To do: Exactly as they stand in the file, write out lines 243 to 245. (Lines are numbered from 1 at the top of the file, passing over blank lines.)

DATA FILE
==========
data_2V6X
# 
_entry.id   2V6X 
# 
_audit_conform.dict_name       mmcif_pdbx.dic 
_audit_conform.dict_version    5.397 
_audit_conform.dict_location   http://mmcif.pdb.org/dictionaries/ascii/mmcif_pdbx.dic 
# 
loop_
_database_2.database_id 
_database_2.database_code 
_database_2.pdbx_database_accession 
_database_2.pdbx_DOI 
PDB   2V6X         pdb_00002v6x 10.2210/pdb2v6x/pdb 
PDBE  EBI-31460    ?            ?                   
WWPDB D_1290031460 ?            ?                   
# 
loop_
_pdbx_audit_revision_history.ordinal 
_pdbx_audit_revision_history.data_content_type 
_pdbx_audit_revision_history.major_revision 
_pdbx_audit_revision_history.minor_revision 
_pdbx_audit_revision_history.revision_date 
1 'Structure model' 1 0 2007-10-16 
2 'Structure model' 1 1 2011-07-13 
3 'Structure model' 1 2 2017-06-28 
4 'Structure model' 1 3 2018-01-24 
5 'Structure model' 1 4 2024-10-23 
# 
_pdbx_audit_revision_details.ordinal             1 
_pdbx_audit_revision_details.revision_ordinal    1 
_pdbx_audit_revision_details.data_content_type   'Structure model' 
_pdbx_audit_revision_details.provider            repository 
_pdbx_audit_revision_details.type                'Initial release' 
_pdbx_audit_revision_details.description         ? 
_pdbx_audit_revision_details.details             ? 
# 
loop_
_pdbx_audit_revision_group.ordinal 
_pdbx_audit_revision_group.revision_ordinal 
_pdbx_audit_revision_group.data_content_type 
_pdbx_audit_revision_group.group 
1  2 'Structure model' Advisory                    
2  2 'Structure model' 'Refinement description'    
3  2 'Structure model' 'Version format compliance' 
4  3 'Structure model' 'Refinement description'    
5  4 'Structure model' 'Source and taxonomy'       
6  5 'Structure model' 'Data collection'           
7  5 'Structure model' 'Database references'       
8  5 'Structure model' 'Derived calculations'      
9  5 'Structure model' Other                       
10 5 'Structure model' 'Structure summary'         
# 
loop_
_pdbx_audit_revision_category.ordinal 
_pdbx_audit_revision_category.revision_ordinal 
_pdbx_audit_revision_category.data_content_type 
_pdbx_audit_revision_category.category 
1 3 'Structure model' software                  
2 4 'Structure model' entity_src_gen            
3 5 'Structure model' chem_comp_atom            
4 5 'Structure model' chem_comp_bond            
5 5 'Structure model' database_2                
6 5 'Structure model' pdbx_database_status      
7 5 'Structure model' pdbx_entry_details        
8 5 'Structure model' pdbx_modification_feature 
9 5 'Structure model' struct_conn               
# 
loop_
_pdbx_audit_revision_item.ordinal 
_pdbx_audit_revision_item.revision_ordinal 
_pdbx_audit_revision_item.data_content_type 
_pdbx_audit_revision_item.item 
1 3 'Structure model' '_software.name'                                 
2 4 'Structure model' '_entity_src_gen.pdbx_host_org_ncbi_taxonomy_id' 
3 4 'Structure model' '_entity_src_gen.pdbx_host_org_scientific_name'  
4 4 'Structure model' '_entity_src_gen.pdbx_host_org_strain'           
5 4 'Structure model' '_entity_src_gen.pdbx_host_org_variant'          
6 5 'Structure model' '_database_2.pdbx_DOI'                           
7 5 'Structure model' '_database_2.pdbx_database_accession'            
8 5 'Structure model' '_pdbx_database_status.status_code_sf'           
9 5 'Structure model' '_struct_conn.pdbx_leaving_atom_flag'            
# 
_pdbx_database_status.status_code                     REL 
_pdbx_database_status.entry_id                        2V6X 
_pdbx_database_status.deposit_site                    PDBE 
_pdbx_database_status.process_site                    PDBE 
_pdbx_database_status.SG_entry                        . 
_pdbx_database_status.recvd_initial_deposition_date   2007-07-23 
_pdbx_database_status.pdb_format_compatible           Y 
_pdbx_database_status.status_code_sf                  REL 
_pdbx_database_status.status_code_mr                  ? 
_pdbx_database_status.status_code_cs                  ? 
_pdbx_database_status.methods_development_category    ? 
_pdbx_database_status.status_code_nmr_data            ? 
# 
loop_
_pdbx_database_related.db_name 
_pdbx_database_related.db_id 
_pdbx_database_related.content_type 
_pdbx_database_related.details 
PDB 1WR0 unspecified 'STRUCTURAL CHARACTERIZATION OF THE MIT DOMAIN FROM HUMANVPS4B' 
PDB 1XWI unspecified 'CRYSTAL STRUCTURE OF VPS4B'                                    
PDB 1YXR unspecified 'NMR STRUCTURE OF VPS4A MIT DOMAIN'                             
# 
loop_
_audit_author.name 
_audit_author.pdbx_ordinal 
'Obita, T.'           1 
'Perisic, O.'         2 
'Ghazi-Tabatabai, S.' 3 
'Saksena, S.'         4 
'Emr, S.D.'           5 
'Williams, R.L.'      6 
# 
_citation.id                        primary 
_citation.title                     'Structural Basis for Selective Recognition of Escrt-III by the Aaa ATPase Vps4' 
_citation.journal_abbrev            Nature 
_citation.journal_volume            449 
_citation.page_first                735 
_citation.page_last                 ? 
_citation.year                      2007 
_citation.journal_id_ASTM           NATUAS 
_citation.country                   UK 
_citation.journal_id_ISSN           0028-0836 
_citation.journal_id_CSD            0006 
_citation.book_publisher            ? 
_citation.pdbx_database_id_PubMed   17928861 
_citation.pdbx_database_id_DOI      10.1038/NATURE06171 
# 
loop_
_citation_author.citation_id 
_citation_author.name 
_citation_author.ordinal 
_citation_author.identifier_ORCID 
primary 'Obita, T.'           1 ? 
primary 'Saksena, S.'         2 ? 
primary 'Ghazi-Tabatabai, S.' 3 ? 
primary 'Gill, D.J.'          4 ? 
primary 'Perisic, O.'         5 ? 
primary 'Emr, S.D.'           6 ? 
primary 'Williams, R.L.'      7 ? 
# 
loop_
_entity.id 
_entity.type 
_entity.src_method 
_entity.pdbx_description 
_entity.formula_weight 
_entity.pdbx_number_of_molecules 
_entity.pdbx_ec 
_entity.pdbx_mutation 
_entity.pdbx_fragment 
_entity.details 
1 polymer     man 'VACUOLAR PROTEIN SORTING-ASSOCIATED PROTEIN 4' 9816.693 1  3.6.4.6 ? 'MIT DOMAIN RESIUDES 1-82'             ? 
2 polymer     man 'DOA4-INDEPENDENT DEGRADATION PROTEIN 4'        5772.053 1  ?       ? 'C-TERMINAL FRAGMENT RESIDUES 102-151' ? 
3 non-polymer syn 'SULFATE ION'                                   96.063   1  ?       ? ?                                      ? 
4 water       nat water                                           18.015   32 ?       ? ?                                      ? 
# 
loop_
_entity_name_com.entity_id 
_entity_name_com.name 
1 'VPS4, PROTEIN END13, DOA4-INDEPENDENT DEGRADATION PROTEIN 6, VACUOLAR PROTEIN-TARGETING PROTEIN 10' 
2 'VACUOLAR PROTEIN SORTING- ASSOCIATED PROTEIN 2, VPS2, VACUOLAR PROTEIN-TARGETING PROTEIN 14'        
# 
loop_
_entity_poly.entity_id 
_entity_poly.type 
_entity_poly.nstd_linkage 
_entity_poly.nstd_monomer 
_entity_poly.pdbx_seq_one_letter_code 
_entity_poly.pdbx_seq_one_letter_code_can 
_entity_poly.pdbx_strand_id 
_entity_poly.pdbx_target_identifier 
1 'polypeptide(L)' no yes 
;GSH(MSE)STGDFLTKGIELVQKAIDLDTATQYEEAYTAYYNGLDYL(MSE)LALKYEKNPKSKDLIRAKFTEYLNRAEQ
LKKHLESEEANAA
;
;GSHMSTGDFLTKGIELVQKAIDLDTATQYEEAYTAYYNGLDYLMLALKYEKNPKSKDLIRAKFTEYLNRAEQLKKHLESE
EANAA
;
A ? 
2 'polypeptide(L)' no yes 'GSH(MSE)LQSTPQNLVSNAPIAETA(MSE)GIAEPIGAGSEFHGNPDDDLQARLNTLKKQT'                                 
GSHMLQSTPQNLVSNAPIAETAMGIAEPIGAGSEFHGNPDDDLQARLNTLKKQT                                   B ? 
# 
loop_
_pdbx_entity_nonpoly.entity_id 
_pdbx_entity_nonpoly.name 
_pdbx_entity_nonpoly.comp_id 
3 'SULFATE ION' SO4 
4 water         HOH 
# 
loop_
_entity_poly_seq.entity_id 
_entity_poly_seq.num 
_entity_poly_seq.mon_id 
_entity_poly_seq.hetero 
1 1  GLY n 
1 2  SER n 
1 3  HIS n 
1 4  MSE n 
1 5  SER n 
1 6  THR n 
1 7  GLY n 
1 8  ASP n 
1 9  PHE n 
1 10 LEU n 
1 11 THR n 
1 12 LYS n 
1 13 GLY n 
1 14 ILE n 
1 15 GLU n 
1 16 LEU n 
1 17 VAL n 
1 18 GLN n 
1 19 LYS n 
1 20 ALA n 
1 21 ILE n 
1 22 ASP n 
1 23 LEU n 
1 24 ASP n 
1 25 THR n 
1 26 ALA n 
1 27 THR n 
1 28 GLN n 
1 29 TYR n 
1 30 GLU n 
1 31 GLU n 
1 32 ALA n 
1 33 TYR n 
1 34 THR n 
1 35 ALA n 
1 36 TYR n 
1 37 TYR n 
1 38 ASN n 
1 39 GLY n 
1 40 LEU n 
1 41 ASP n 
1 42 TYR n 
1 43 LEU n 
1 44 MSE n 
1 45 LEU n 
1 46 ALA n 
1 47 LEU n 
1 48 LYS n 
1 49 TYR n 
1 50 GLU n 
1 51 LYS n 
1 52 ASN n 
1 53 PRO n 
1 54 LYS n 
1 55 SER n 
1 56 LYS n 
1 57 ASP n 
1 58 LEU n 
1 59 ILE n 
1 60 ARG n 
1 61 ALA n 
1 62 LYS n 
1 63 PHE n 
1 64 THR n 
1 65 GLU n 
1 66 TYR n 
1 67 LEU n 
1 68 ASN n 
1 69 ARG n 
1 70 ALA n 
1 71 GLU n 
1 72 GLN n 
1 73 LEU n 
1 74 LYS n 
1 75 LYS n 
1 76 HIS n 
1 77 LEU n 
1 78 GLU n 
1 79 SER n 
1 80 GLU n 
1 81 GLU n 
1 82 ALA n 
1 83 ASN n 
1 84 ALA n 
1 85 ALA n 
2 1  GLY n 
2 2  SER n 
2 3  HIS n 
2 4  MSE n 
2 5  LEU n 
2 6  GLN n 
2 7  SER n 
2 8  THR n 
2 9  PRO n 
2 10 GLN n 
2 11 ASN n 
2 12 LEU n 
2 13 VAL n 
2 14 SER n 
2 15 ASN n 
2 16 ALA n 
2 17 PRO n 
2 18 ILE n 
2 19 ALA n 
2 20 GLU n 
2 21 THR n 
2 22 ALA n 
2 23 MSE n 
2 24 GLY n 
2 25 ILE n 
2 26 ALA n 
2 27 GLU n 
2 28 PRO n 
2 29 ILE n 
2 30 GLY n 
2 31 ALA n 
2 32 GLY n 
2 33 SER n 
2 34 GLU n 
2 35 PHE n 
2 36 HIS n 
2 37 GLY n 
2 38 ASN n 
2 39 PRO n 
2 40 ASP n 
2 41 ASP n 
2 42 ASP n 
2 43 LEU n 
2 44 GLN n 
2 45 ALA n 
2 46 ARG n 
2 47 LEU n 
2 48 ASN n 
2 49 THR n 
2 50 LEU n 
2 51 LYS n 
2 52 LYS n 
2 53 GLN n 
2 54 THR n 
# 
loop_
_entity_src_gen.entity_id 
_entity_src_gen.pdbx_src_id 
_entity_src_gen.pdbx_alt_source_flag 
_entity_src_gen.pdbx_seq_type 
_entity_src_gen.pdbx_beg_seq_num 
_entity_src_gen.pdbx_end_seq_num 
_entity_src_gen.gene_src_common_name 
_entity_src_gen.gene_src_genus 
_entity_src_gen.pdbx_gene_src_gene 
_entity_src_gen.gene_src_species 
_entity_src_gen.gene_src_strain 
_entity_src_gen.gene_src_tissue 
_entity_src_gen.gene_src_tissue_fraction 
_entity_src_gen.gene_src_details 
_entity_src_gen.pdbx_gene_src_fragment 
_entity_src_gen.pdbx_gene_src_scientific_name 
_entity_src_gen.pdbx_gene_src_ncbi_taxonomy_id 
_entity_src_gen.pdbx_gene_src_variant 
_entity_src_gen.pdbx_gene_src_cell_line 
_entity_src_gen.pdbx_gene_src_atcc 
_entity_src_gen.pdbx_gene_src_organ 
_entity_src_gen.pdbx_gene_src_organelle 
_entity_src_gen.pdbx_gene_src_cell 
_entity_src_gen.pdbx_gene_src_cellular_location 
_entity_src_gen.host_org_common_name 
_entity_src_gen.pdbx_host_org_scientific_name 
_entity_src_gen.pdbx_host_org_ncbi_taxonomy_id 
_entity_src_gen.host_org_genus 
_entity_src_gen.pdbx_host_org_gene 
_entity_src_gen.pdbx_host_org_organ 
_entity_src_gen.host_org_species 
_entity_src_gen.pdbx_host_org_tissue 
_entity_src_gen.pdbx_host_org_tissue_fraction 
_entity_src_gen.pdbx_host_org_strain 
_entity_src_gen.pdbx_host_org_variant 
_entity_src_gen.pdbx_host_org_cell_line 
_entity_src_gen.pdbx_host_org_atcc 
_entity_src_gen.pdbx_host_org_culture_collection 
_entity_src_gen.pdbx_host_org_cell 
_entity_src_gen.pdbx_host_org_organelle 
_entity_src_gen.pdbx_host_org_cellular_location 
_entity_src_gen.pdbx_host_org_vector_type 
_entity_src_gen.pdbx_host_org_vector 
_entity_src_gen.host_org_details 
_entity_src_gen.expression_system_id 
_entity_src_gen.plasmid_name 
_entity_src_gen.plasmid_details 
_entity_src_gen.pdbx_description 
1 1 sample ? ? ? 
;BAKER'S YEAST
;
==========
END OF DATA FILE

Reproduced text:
1 46 ALA n 
1 47 LEU n 
1 48 LYS n 